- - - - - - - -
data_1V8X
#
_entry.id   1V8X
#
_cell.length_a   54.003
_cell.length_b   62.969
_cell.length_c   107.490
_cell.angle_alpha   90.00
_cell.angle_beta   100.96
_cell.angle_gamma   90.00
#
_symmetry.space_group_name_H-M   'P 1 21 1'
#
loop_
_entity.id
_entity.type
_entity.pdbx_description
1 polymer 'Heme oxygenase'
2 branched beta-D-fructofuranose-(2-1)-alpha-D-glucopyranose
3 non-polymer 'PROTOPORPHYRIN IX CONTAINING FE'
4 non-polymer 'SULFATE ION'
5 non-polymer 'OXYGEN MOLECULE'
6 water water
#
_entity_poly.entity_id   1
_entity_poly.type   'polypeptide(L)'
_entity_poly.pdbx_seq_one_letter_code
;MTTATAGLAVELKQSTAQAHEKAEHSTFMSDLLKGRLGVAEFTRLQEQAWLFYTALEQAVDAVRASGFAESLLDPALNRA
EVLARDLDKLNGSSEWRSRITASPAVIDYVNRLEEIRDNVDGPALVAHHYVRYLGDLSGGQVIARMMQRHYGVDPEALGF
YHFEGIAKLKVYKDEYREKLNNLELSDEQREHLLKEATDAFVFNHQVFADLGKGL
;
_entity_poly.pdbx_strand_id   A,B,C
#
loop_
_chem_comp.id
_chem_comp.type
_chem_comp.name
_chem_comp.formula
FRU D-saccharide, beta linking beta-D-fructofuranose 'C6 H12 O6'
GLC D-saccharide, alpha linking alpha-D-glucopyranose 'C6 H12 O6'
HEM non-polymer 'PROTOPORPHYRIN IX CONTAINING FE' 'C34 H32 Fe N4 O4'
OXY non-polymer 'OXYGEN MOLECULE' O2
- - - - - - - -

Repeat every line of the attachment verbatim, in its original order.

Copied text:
data_1V8X
#
_entry.id   1V8X
#
_cell.length_a   54.003
_cell.length_b   62.969
_cell.length_c   107.490
_cell.angle_alpha   90.00
_cell.angle_beta   100.96
_cell.angle_gamma   90.00
#
_symmetry.space_group_name_H-M   'P 1 21 1'
#
loop_
_entity.id
_entity.type
_entity.pdbx_description
1 polymer 'Heme oxygenase'
2 branched beta-D-fructofuranose-(2-1)-alpha-D-glucopyranose
3 non-polymer 'PROTOPORPHYRIN IX CONTAINING FE'
4 non-polymer 'SULFATE ION'
5 non-polymer 'OXYGEN MOLECULE'
6 water water
#
_entity_poly.entity_id   1
_entity_poly.type   'polypeptide(L)'
_entity_poly.pdbx_seq_one_letter_code
;MTTATAGLAVELKQSTAQAHEKAEHSTFMSDLLKGRLGVAEFTRLQEQAWLFYTALEQAVDAVRASGFAESLLDPALNRA
EVLARDLDKLNGSSEWRSRITASPAVIDYVNRLEEIRDNVDGPALVAHHYVRYLGDLSGGQVIARMMQRHYGVDPEALGF
YHFEGIAKLKVYKDEYREKLNNLELSDEQREHLLKEATDAFVFNHQVFADLGKGL
;
_entity_poly.pdbx_strand_id   A,B,C
#
loop_
_chem_comp.id
_chem_comp.type
_chem_comp.name
_chem_comp.formula
FRU D-saccharide, beta linking beta-D-fructofuranose 'C6 H12 O6'
GLC D-saccharide, alpha linking alpha-D-glucopyranose 'C6 H12 O6'
HEM non-polymer 'PROTOPORPHYRIN IX CONTAINING FE' 'C34 H32 Fe N4 O4'
OXY non-polymer 'OXYGEN MOLECULE' O2